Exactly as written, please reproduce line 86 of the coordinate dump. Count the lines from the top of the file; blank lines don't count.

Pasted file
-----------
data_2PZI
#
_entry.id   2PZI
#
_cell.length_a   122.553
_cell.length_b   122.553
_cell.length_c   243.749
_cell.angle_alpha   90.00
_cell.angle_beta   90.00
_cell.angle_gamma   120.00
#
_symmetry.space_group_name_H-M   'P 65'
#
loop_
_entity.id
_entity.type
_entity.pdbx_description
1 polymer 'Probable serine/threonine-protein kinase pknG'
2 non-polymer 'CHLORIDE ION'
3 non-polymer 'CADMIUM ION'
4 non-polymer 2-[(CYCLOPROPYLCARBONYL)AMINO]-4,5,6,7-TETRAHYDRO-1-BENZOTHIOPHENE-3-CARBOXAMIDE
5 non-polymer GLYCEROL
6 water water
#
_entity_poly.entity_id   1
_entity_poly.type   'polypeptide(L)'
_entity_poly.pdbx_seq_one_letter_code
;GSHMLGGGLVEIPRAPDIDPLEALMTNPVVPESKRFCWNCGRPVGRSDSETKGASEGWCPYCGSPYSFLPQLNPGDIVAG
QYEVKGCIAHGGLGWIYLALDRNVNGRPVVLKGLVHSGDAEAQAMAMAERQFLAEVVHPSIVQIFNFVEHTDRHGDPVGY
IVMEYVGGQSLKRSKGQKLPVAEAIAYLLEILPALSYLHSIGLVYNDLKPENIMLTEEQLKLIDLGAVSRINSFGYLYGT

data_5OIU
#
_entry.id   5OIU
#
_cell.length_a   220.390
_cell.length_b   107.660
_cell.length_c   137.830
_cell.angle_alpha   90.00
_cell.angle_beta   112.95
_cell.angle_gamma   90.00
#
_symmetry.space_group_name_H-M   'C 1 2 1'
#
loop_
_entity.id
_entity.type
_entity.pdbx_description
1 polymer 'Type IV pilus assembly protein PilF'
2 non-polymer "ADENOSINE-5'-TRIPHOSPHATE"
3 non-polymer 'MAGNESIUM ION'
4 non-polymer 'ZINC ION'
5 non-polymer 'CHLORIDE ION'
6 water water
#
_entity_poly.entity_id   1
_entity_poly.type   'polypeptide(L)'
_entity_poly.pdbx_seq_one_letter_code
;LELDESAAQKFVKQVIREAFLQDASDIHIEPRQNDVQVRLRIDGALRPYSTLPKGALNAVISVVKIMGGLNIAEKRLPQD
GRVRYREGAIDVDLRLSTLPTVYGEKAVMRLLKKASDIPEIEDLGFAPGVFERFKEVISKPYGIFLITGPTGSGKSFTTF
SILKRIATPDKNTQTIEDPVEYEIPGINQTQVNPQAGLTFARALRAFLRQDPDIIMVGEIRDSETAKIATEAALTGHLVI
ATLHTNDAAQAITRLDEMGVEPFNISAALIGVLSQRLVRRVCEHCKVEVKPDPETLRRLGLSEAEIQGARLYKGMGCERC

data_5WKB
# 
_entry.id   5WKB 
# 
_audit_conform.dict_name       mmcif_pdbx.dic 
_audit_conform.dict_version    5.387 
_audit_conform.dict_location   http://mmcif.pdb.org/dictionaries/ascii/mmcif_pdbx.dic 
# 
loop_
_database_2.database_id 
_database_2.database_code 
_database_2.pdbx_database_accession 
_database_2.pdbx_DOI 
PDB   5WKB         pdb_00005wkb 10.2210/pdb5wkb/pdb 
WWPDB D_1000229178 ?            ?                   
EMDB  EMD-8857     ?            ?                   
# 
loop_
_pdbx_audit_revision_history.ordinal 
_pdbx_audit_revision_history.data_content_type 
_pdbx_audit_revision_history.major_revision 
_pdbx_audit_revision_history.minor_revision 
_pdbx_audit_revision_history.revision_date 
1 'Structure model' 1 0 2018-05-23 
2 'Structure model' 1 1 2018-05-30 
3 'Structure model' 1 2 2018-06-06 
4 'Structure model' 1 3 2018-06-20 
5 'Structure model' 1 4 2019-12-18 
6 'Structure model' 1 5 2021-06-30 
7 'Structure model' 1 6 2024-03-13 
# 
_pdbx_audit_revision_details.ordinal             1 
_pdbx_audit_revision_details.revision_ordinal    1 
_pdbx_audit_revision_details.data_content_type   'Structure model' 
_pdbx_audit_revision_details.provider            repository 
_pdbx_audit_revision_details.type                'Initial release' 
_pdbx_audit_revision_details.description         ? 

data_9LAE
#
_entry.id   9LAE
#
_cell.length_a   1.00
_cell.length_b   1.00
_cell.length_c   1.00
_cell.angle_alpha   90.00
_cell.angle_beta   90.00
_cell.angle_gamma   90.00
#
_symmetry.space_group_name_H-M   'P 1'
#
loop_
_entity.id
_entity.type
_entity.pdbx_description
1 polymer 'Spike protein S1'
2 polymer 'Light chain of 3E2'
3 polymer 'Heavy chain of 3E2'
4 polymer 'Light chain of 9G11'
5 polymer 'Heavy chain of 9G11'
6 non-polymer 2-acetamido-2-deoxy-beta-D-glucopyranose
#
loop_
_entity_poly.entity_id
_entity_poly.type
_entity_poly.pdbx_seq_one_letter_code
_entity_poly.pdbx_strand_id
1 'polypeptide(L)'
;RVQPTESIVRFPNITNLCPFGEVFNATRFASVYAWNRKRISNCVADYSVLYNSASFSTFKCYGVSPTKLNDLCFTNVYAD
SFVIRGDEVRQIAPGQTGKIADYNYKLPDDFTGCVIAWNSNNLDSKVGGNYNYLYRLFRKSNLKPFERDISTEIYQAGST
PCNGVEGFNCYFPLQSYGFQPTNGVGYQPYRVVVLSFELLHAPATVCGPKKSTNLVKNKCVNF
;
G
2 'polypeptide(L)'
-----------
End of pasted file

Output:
2 'Structure model' 1 1 2018-05-30 